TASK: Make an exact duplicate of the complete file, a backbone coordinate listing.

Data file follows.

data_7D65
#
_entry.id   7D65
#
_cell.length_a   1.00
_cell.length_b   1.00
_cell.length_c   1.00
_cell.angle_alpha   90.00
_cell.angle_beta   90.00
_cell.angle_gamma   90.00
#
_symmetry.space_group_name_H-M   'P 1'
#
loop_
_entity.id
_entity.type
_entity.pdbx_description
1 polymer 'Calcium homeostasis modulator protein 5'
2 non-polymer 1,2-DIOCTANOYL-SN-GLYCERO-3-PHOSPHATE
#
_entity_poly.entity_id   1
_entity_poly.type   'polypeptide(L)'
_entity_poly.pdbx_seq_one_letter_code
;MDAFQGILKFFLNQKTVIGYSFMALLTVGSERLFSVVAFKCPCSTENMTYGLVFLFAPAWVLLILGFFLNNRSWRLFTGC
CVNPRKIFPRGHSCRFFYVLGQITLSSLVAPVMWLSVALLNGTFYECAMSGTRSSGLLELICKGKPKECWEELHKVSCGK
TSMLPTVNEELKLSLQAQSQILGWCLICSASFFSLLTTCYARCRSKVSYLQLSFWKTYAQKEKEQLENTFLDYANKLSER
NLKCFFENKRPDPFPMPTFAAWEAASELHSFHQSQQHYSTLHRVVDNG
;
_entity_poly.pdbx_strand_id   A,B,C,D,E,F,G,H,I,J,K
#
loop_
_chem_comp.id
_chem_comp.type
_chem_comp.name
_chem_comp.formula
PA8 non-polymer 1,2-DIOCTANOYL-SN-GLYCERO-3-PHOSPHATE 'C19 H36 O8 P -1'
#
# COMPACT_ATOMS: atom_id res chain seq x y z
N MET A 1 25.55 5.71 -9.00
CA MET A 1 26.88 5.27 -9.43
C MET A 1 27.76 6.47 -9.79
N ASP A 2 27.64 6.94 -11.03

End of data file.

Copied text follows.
data_7D65
#
_entry.id   7D65
#
_cell.length_a   1.00
_cell.length_b   1.00
_cell.length_c   1.00
_cell.angle_alpha   90.00
_cell.angle_beta   90.00
_cell.angle_gamma   90.00
#
_symmetry.space_group_name_H-M   'P 1'
#
loop_
_entity.id
_entity.type
_entity.pdbx_description
1 polymer 'Calcium homeostasis modulator protein 5'
2 non-polymer 1,2-DIOCTANOYL-SN-GLYCERO-3-PHOSPHATE
#
_entity_poly.entity_id   1
_entity_poly.type   'polypeptide(L)'
_entity_poly.pdbx_seq_one_letter_code
;MDAFQGILKFFLNQKTVIGYSFMALLTVGSERLFSVVAFKCPCSTENMTYGLVFLFAPAWVLLILGFFLNNRSWRLFTGC
CVNPRKIFPRGHSCRFFYVLGQITLSSLVAPVMWLSVALLNGTFYECAMSGTRSSGLLELICKGKPKECWEELHKVSCGK
TSMLPTVNEELKLSLQAQSQILGWCLICSASFFSLLTTCYARCRSKVSYLQLSFWKTYAQKEKEQLENTFLDYANKLSER
NLKCFFENKRPDPFPMPTFAAWEAASELHSFHQSQQHYSTLHRVVDNG
;
_entity_poly.pdbx_strand_id   A,B,C,D,E,F,G,H,I,J,K
#
loop_
_chem_comp.id
_chem_comp.type
_chem_comp.name
_chem_comp.formula
PA8 non-polymer 1,2-DIOCTANOYL-SN-GLYCERO-3-PHOSPHATE 'C19 H36 O8 P -1'
#
# COMPACT_ATOMS: atom_id res chain seq x y z
N MET A 1 25.55 5.71 -9.00
CA MET A 1 26.88 5.27 -9.43
C MET A 1 27.76 6.47 -9.79
N ASP A 2 27.64 6.94 -11.03